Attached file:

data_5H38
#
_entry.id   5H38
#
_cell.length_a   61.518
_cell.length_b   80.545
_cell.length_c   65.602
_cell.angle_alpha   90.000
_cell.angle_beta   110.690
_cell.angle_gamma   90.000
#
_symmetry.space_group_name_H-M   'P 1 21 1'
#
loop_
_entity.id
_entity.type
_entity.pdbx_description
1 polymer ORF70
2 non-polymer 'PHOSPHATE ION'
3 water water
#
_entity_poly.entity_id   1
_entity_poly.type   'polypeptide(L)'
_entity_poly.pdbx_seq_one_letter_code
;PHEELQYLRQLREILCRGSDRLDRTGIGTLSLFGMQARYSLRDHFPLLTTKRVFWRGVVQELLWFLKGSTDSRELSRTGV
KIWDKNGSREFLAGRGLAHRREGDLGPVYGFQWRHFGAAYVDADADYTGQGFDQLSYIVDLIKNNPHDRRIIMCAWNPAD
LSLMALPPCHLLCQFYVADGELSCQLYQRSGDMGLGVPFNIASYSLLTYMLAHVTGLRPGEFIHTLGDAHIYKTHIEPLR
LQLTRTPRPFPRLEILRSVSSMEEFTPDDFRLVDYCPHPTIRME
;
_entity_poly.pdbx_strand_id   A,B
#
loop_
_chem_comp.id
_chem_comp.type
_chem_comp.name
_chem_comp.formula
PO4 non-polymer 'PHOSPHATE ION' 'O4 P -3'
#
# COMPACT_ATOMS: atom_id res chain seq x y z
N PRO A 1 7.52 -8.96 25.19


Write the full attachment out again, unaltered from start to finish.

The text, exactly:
data_5H38
#
_entry.id   5H38
#
_cell.length_a   61.518
_cell.length_b   80.545
_cell.length_c   65.602
_cell.angle_alpha   90.000
_cell.angle_beta   110.690
_cell.angle_gamma   90.000
#
_symmetry.space_group_name_H-M   'P 1 21 1'
#
loop_
_entity.id
_entity.type
_entity.pdbx_description
1 polymer ORF70
2 non-polymer 'PHOSPHATE ION'
3 water water
#
_entity_poly.entity_id   1
_entity_poly.type   'polypeptide(L)'
_entity_poly.pdbx_seq_one_letter_code
;PHEELQYLRQLREILCRGSDRLDRTGIGTLSLFGMQARYSLRDHFPLLTTKRVFWRGVVQELLWFLKGSTDSRELSRTGV
KIWDKNGSREFLAGRGLAHRREGDLGPVYGFQWRHFGAAYVDADADYTGQGFDQLSYIVDLIKNNPHDRRIIMCAWNPAD
LSLMALPPCHLLCQFYVADGELSCQLYQRSGDMGLGVPFNIASYSLLTYMLAHVTGLRPGEFIHTLGDAHIYKTHIEPLR
LQLTRTPRPFPRLEILRSVSSMEEFTPDDFRLVDYCPHPTIRME
;
_entity_poly.pdbx_strand_id   A,B
#
loop_
_chem_comp.id
_chem_comp.type
_chem_comp.name
_chem_comp.formula
PO4 non-polymer 'PHOSPHATE ION' 'O4 P -3'
#
# COMPACT_ATOMS: atom_id res chain seq x y z
N PRO A 1 7.52 -8.96 25.19